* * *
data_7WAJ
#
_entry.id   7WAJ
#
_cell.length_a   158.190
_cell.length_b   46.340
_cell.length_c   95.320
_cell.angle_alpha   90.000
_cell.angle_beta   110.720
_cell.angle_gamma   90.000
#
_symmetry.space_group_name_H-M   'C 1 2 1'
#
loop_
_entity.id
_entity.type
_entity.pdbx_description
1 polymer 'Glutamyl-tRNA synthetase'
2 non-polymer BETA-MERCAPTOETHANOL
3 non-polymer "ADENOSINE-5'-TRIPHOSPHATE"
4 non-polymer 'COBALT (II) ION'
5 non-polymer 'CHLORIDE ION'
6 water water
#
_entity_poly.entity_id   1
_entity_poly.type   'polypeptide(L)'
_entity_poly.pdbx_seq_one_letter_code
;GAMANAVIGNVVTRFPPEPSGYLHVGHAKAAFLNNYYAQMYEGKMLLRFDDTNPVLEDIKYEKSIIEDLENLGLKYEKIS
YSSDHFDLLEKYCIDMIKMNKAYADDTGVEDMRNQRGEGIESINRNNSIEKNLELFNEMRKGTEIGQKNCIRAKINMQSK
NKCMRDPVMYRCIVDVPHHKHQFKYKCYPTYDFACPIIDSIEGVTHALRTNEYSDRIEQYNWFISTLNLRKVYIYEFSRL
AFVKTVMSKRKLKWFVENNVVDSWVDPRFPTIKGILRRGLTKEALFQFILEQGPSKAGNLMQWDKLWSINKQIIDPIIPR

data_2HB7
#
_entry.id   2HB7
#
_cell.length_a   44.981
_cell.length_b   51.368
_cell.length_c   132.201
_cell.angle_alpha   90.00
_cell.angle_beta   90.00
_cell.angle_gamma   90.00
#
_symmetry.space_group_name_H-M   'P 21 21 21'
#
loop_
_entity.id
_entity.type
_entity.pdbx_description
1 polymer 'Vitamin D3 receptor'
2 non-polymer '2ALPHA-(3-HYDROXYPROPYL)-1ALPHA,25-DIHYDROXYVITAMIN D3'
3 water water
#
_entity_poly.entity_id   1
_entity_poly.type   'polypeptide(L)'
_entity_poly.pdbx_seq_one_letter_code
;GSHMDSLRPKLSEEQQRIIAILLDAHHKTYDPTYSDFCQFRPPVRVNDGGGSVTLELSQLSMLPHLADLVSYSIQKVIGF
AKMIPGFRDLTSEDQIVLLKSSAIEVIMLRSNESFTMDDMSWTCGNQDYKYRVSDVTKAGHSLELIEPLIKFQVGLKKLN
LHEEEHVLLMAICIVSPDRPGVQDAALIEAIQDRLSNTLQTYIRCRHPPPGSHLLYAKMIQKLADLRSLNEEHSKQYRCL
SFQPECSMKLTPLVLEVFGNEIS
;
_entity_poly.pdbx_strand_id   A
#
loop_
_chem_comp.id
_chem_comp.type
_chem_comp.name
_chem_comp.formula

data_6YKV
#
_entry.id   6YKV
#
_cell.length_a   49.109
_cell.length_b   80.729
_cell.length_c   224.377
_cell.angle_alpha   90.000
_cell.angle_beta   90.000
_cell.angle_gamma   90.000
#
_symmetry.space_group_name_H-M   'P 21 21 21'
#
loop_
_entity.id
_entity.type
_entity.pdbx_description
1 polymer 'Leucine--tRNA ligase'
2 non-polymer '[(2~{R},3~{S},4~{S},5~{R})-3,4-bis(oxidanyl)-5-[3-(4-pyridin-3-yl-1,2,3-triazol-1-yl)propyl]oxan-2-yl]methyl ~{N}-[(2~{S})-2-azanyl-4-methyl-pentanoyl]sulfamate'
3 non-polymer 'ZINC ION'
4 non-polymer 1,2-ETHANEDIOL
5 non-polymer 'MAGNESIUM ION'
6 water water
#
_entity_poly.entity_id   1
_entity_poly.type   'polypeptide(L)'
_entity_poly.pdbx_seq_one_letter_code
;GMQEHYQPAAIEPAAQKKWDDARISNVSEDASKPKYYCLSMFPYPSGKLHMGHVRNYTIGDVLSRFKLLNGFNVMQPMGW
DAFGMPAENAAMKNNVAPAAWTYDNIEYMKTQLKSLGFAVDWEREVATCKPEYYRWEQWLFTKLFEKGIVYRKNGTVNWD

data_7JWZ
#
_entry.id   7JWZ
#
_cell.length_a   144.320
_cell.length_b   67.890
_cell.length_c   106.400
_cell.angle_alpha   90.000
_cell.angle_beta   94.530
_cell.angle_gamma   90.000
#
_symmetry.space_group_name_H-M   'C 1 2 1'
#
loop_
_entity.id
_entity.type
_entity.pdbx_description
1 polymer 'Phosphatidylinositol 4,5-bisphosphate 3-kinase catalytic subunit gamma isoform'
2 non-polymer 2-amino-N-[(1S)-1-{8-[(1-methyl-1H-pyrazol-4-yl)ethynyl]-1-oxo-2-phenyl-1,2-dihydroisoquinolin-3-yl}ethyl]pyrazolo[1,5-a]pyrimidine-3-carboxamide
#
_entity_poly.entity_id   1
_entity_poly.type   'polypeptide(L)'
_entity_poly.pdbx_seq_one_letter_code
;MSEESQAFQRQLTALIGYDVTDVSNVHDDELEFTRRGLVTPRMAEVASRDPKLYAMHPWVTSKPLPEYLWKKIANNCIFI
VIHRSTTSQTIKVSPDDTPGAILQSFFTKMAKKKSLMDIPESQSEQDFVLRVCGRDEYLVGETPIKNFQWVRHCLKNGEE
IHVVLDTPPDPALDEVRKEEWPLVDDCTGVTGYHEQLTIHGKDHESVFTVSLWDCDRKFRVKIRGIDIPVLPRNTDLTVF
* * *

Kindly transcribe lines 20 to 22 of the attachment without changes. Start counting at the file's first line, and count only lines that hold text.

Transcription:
3 non-polymer "ADENOSINE-5'-TRIPHOSPHATE"
4 non-polymer 'COBALT (II) ION'
5 non-polymer 'CHLORIDE ION'